Put Feedback into Action. Pat Summitt, legendary Tennessee basketball coach once said, “Admit to and make yourself accountable for mistakes. How can you improve if you’re never wrong?” No one is perfect and yes, we all make mistakes. With those mistakes, comes constructive feedback from our coworkers, friends, family and others. Wanting to constantly improve and put feedback into action is one of the best ways to show you’re committed to your job, committed to improving and exceeding expectations. 

Anticipate Your Company Needs. At the clinic I recently went to, the instructor noted that we should anticipate our horse’s next move. The same can be true when you’re committed to your company. Being on top of what’s to come and looking forward to projects is a clear way to show your loyalty and commitment. Taking time to use critical thinking skills to analyze your performance, will aid in understanding where you can help with your current company needs. Planning ahead and looking for ways to improve procedures, projects and better build your relationships with your members are all ways to show your commitment. And, don’t forget, saying “I’ve actually started on that already” can be music to your boss’s ears.

Never Give Up. There’s no doubt, life has its ups and downs, whether that be in barrel racing or at your office. Sure, the grass may seem greener on the other side some days, but most loyal employees will struggle through brief rough patches because they believe in their company and are willing to push past the bad times. It goes without saying, employees who are committed to their jobs don’t quit easily. There are days when I might hang my head, wondering, how can I keep racing if I don’t win? But, I’m constantly reminded by family, my fiancé, and travel partners that if I want to see the positive results, I must not give up or lose faith, but instead keep persevering. Keeping yourself and your employees positive and motivated is a winning combination in defeating challenges and the high demands of your business. In addition, showing your employees gratitude, respect and praise after they do continue through a difficult time, is also a way to keep them loyal to your company.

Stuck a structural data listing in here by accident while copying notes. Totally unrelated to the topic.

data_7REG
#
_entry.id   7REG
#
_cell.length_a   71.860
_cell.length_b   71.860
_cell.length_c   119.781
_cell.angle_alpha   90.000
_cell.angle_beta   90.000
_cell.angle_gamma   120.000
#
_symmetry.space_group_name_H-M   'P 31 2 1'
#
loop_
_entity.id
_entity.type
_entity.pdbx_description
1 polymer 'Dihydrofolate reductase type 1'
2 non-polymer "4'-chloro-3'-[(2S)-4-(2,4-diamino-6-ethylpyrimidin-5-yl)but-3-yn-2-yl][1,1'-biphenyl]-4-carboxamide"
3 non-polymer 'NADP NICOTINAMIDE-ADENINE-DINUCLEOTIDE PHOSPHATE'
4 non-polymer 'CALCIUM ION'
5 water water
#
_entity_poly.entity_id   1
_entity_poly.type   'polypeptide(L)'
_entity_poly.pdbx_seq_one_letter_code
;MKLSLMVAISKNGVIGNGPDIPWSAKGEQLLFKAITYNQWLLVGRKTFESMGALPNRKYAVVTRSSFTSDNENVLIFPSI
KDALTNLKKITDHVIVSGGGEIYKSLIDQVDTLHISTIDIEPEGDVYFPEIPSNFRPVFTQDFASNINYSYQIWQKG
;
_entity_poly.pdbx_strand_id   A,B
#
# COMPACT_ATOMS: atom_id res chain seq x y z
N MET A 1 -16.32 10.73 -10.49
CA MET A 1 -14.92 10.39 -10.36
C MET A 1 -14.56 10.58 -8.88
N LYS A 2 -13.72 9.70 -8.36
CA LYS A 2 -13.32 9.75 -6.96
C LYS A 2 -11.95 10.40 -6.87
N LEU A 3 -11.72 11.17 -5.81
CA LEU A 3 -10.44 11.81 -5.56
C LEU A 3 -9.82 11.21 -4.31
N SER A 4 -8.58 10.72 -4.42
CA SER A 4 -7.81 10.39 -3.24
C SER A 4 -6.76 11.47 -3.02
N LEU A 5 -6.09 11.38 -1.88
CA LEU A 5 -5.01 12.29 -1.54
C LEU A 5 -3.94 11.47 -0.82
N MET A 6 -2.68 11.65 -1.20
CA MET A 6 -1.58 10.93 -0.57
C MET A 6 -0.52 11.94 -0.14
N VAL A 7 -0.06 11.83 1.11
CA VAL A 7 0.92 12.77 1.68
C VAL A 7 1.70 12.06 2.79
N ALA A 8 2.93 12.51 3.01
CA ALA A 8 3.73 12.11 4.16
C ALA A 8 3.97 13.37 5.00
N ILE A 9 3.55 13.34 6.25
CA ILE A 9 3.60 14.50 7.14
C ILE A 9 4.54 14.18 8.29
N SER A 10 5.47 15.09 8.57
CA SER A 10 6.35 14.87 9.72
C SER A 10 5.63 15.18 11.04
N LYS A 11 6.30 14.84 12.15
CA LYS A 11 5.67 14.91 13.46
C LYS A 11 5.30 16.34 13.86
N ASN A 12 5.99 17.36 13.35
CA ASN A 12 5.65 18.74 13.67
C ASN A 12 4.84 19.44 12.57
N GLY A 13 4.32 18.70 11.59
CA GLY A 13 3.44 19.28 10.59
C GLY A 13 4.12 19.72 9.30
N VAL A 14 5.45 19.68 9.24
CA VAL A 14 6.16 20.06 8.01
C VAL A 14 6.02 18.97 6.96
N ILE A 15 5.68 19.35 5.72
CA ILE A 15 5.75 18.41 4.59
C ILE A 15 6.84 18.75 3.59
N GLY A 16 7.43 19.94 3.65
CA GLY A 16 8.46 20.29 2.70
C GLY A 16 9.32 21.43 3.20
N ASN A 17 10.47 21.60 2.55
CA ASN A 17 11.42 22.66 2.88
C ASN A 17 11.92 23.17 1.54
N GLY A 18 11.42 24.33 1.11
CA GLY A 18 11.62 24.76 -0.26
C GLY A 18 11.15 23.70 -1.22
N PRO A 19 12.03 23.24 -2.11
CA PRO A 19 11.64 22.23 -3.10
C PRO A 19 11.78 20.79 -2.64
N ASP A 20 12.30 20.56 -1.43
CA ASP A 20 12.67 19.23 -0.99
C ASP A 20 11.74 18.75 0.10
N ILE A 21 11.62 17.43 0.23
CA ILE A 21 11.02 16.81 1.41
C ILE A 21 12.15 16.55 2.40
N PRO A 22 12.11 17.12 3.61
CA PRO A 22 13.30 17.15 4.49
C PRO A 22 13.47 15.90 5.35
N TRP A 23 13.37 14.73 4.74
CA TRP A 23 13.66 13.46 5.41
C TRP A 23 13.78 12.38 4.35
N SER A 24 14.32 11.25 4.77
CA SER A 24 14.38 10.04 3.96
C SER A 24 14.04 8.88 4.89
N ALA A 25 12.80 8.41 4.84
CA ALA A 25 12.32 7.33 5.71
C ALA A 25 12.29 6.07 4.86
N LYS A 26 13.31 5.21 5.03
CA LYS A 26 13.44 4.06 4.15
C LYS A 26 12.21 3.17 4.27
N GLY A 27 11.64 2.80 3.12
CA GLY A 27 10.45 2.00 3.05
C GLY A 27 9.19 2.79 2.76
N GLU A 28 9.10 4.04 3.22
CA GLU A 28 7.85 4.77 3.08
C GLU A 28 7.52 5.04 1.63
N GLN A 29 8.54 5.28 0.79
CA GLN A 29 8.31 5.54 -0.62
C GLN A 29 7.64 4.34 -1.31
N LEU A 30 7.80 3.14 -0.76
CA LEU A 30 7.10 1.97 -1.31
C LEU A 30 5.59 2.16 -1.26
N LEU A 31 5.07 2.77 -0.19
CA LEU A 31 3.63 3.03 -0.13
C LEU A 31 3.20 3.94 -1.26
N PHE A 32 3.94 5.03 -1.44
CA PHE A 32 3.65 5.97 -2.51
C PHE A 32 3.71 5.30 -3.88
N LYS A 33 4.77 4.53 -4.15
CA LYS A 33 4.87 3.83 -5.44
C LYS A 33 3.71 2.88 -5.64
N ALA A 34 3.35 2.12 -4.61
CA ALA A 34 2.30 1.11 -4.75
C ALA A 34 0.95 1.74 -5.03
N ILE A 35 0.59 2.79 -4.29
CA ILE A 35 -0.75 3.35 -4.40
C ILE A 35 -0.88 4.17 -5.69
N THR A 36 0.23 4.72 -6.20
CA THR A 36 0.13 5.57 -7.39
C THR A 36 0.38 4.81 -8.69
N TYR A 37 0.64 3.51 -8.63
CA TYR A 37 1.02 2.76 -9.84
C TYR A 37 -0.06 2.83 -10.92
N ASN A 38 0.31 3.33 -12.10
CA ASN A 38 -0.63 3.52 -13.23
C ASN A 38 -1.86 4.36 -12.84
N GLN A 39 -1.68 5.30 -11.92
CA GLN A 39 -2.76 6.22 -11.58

As American author Kenneth Blanchard once said, “There’s a difference between interest and commitment.” He continues, “When you’re interested in doing something, you do it only when it’s convenient. When you’re committed to something, you accept no excuses; only results.”

When it comes to commitments, there are no grey areas. You’re either committed or you aren’t. Commitments are serious business that take both time and energy. If you’re feeling at the end of your rope, or having a bad day, remember it’s just you and that project or hill you have to climb. Stay focused. Stay committed and stay positive. These are highly valued and needed skills not only the workplace, but in all aspects of your life. Finally, remember to surround yourself with positive, loyal people who will help push you to stay committed to your goals and keep that fire in your soul burning.

You can contact Katie at